Frequently Asked Questions On Peyronie’s Disease

Peyronie’s disease is a condition where scar tissue causes the penis to curve or lose length or girth. In some cases, it can cause pain and prevent the man from having sex.

There are surgical and nonsurgical treatments that can manage it and it doesn’t cause any harm to the rest of the body.

The information below is intended to provide responses to many of the common questions men have about Peyronie’s disease when they contact the Kelowna Precision Sexual Health Clinic for men for information or assessment.

About Peyronie’s Disease

What is Peyronie's disease?

Peyronie’s is a disease where scar tissue in your penis causes it to bend, curve or lose length or girth. You may be able to feel the scar tissue (plaque) through the skin or you may have pain in a specific part of your penis as the scar tissue forms. During an erection, your penis can bend up, down, or to the side depending on the location of the scar. Some men with this condition don’t have a curve, but might have an area of indentation or “hourglass” appearance.

Most men don’t have perfectly straight erections. Just because there is a little curve in your penis, that doesn’t mean you have Peyronie’s disease. Men who have had a curvature their whole lives do not have Peyronie’s disease.

In most cases, the scar forms on the top of the penis, causing it to curve upwards when it becomes erect. Your penis will bend downward if the scar is on the bottom, and sideways if the scar is on the side. In some cases, the scar develops on both the top and bottom of the shaft, which can cause the penis to become “dented” or shorter. Sometimes the scar will go all the way around the penis, making it narrow like the neck of a bottle or the center of an hourglass. About one in three men with this condition may have calcium in the scar tissue that can make it feel like bone.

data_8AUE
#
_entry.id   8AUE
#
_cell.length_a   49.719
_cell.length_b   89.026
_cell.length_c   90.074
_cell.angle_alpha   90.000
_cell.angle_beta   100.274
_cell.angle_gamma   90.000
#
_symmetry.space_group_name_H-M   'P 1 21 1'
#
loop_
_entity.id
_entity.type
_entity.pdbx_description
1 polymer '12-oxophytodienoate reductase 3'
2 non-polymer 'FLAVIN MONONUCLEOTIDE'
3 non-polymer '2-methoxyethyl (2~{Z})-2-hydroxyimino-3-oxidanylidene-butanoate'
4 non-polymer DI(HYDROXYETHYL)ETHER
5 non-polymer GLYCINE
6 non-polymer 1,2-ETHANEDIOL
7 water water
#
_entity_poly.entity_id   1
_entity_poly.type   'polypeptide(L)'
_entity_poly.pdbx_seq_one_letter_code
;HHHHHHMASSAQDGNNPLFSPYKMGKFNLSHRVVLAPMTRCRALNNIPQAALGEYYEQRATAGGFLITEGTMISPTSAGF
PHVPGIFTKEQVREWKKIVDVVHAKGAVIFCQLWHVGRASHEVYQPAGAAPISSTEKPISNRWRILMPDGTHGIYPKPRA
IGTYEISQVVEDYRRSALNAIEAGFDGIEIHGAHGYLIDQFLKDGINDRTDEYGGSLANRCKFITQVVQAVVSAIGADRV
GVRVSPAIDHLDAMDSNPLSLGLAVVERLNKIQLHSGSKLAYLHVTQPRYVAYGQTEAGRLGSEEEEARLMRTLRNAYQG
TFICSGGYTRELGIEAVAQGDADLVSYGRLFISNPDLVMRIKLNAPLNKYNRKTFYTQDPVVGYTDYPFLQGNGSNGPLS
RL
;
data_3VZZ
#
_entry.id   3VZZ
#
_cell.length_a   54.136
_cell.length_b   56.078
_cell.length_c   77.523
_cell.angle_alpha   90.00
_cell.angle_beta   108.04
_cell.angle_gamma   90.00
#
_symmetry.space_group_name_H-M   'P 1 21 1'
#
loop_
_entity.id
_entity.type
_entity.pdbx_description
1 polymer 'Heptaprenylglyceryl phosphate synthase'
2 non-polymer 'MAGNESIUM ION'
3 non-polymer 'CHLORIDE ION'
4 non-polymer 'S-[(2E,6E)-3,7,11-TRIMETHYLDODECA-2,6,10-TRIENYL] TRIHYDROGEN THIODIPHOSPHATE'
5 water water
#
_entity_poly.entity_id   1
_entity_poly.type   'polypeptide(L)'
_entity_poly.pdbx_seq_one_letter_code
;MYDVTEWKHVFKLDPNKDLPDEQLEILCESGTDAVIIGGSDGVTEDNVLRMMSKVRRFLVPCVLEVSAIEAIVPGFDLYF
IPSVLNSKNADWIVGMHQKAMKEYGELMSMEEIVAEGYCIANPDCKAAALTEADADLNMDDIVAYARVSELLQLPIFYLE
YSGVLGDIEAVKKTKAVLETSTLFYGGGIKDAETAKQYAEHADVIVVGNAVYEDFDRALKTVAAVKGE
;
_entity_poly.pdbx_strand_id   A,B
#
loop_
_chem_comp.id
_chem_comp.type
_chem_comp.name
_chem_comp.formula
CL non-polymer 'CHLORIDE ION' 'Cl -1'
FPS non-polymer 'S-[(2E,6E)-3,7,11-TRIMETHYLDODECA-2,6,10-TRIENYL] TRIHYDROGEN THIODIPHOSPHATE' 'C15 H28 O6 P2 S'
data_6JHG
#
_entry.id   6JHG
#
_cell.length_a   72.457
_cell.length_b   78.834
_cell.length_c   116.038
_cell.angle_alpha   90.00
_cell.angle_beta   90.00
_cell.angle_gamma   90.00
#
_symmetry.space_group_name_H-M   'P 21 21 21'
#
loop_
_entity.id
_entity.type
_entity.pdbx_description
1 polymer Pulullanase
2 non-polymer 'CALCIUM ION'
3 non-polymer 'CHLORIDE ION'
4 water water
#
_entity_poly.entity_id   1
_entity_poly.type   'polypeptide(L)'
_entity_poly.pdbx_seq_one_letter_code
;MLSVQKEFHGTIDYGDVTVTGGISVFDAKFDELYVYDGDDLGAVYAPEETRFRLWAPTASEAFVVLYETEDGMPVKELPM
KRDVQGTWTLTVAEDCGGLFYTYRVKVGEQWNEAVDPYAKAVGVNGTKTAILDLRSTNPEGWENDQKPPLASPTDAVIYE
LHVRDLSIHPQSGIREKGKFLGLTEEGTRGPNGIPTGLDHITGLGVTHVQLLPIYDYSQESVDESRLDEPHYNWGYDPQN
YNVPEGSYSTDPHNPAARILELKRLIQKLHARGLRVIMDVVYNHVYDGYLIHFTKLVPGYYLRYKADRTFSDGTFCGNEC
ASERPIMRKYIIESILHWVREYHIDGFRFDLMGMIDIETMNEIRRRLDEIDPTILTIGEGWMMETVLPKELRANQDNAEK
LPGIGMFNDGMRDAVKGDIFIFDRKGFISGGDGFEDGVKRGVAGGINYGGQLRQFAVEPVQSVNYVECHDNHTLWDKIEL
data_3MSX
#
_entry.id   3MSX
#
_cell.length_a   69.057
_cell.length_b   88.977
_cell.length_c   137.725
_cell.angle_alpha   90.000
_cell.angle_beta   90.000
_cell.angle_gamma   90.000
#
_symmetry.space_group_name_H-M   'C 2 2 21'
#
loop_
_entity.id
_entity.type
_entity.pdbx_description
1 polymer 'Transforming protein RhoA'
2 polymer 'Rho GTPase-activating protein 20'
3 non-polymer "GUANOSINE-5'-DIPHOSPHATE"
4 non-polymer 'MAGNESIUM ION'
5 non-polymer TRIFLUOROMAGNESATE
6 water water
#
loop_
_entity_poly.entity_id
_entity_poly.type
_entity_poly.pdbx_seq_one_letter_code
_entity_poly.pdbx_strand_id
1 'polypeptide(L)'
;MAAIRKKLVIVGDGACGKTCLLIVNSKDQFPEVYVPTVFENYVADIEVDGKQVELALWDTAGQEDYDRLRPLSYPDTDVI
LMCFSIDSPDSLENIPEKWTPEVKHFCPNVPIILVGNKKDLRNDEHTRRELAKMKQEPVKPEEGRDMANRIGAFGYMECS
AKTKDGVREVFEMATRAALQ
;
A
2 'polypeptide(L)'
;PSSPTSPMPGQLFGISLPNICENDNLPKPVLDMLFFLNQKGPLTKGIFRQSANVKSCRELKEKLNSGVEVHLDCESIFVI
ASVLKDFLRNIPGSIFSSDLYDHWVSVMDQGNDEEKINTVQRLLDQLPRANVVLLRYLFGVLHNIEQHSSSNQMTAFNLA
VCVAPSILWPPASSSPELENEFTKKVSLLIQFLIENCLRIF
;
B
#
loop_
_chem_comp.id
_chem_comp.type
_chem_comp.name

Is Peyronie’s dangerous?

Peyronie;s is not life-threatening and cannot lead to a serious illness. It may, however, lead to erectile dysfunction which means that it is not possible to get or maintain an erection if left untreated.

Could I have something else?

Depending on the type of lumps on the penis, it could be genital warts or genital herpes which are both superficial and visible, and sexually transmitted. Sores can also be a sign of syphilis. In Peyronie’s disease, the nodule is under the skin and does not present as a sore or blister.

Is Peyronie’s disease painful?

Peyronie’s disease can be painful. This is most common in the early phase of the disease. However, pain may continue with erections even in the later, chronic phase. The severity of it varies depending on the person.

Does Peyronie’s disease make the penis smaller?

Peyronie’s disease can shorten your penis. Treatments for Peyronie’s disease can attempt to restore length.

Does Peyronie’s disease cause erectile dysfunction (ED)?

Peyronie’s disease can cause erectile dysfunction by interfering with the normal blood trapping valves that are important for getting or maintaining an erection.

Is Peyronie’s disease contagious?

No. Peyronie’s is not contagious or caused by any other disease.
Peyronies disease crooked penis fix

Will Peyronie’s disease keep me from having sex?

You can have sex, but it might be painful or difficult for you or your partner. The greater the curve, the more difficult it is to have sex. Some men with Peyronie’s disease may suffer from erectile dysfunction, which is the persistent inability to achieve or maintain an erection sufficient for satisfactory sexual performance. Not all men with Peyronie’s disease suffer from erectile dysfunction, but many do, either temporarily or permanently. Most men with Peyronie’s disease do find some ways to keep intimacy alive in their relationships.

Could it be penile cancer?

Cancer of the penis is quite rare, but lumps on the penis should be examined by a doctor, so that cancer can be ruled out.

Can a relatively young man have Peyronie’s?

Yes if you are displaying the symptoms you could. Although Peyronie’s disease is more common in older men it does happen to younger men too. If you have symptoms, make an appointment for an evaluation.

What are the stages of Peyronie’s disease?

Peyronie’s disease has two stages: acute and chronic.